Now you can accept digital currency on your WordPress site. The user copies your address, pastes it into their wallet, adds an amount, and clicks Send. In a few minutes, it shows up in yours. Easier than PayPal.

Like to know more? A very simple introduction to Bitcoin:

On YouTube

An overview of the implications:

On YouTube

David

Happiness

May 13, 2019 at 10:01 pm | Posted in Economoney, Health, Psychology, Science | 2 Comments
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In a recent visit to the dentist, I saw an interesting article on Happiness. It was the cover story of the US National Geographic magazine of November 2017.

The article reviewed research on happiness with examples from 3 of the countries ranked top of the annual World Happiness Report.

Broadly, happiness comes from social connection, financial sufficiency, a sense of purpose, connection with our larger community, and physical activity. The article narrowed it down to pleasure, purpose and pride but I’d suggest those are a little narrow and self-serving. As the research shows, chasing a self-serving dream can lead to less satisfaction and more disconnection. A balanced life is key, even if we take time to get there.

How we get there varies widely.

Denmark has a government-supported education, health care, and a financial safety net. They have a built environment that encourages physical activity. Many people live in cooperatives.

Costa Rica has a terrain that discouraged large farms and a powerful land-holding class. The government could bring in education, medical, and social security. People have rich social lives, sleep well, are active and eat fresh whole food.

Singapore is a global city but rooted in traditional Asian values of harmony, respect, and hard work. Financial success is important but also well supported.

But none of these arise from passivity. We have to move towards happiness. We can find purpose through meaningful work, success, or volunteering and our role in the community. Social connections and close friendships have to be cultured and supported. We can also culture activity, as in walking to work.

And this can be strongly influenced by government policy.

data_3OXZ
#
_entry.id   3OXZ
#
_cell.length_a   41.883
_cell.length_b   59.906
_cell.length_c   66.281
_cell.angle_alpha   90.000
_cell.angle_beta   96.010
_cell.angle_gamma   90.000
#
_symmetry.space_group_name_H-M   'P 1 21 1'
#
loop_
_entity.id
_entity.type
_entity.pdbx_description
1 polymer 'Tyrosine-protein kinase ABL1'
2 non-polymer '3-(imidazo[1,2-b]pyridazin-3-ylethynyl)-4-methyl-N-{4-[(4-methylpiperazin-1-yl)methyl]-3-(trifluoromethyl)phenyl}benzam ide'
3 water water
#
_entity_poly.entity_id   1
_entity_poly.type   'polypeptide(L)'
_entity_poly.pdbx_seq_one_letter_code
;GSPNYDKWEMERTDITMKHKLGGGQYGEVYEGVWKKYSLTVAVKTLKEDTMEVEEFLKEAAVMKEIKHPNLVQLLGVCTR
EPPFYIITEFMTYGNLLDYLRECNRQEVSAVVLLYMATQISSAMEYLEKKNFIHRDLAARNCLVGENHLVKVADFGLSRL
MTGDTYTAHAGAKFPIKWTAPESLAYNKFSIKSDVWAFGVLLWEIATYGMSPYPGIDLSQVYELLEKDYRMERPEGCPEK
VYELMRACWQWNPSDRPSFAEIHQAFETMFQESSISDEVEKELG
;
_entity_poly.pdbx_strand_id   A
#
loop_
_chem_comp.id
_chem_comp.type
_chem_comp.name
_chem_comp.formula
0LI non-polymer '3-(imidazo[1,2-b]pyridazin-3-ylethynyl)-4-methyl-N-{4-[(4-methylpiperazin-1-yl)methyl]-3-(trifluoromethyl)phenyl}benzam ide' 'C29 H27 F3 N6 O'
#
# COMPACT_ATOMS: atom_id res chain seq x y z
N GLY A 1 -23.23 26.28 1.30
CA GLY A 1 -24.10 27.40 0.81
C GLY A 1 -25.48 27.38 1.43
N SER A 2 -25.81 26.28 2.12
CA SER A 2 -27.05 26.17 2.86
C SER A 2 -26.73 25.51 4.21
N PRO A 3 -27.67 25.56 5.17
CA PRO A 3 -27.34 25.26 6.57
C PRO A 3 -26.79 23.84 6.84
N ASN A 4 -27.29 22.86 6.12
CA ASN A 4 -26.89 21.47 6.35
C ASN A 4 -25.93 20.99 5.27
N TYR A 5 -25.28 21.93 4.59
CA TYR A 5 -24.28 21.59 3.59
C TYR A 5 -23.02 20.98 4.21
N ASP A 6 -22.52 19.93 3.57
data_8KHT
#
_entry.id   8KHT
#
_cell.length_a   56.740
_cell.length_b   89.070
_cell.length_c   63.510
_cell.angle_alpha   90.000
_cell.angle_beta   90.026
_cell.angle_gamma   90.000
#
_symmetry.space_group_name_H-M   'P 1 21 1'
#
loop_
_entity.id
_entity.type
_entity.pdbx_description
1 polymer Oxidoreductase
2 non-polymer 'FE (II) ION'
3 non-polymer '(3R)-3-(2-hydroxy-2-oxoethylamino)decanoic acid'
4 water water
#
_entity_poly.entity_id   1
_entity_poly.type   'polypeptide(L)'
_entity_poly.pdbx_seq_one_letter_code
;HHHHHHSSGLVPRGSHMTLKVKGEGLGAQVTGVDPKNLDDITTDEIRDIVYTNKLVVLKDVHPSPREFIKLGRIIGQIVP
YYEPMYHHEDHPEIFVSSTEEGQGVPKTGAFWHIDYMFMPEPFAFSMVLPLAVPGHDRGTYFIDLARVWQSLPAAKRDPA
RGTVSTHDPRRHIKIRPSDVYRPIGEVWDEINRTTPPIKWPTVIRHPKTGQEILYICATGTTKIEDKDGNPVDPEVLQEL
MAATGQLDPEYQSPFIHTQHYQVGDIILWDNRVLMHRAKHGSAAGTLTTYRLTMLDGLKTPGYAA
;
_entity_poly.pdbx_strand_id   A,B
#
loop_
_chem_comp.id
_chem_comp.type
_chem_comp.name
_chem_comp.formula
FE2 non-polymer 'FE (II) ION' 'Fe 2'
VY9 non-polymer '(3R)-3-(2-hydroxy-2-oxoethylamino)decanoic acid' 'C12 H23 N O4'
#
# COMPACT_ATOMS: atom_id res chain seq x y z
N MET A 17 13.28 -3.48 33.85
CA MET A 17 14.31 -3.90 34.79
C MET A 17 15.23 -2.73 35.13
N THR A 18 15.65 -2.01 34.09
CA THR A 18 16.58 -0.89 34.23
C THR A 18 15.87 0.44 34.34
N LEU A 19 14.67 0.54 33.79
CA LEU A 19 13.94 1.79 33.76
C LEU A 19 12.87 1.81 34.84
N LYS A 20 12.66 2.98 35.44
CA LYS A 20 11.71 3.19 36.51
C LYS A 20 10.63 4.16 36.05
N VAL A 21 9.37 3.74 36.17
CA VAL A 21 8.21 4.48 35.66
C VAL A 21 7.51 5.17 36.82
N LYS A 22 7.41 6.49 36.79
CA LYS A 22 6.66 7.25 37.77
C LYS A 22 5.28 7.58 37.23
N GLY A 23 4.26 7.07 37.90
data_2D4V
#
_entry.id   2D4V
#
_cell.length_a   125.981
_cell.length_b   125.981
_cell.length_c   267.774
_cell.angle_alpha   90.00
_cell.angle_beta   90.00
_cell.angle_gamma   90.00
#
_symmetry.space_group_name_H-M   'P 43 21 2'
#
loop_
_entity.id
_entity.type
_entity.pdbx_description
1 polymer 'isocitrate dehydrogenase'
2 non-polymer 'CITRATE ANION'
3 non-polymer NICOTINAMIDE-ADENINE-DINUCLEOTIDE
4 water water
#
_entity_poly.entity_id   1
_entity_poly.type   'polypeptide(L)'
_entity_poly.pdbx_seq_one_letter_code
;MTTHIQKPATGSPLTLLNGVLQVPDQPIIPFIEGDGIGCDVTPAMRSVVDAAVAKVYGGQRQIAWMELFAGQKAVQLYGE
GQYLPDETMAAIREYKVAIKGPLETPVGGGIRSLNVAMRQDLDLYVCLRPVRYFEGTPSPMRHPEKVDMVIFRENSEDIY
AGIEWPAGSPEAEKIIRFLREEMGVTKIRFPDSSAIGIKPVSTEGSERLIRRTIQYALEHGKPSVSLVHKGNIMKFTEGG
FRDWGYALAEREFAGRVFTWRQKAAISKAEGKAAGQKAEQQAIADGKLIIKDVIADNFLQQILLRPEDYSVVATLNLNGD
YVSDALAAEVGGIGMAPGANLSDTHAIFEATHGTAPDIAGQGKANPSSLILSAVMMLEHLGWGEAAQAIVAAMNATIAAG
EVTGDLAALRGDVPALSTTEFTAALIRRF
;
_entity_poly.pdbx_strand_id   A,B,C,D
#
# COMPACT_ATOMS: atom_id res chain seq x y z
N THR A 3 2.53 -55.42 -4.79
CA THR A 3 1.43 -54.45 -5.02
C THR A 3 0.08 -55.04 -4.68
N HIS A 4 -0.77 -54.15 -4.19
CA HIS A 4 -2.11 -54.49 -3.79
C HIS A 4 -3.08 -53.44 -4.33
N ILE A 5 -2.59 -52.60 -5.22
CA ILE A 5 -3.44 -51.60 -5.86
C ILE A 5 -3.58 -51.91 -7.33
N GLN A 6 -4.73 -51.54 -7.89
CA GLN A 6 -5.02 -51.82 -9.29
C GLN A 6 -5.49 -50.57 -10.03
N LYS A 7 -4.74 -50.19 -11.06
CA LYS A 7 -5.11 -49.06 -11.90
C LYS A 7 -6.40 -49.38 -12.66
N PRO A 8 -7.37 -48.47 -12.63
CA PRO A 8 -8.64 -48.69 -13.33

“…three-quarters of human happiness is driven by six factors: strong economic growth, healthy life expectancy, quality social relationships, generosity, trust, and freedom to live the life that’s right for you. These factors don’t materialize by chance; they are intimately related to a country’s government and its cultural values. In other words the happiest places incubate happiness for their people.” – World Happiness Report researchers

If we don’t feel secure and don’t have opportunities for education, work, and a role in our community, it will be very difficult to create a supportive life that creates happiness. This is basic Maslow’s Hierarchy of Needs.

Key also is the ability to maximize joy while minimizing stress. The N. American work environment has been deteriorating lately, pushing longer hours and higher stress. Corporations are structured to maximize profits. But if they do not recognize that they’re ultimately for people, they can become dysfunctional. “Money can’t buy happiness.” It’s good to have enough but chasing money for it’s own sake becomes a fool’s game we lose in the end. How can you support relationships and community if you’re always working? How can a company support people if it ruins their health?

And a small tidbit: “Several types of evidence are used to link rising use of digital media with falling happiness.” For example, Facebook research found that people were depressed by comparing their lives with those portrayed by others, who were only sharing the good times.

The article also talked about 3 types of happiness:
1 – Experienced happiness or positive affect, happiness from the pleasure of daily living (Costa Rica example)
2 – Eudaimonic happiness, from a life of meaning and purpose (Danish example)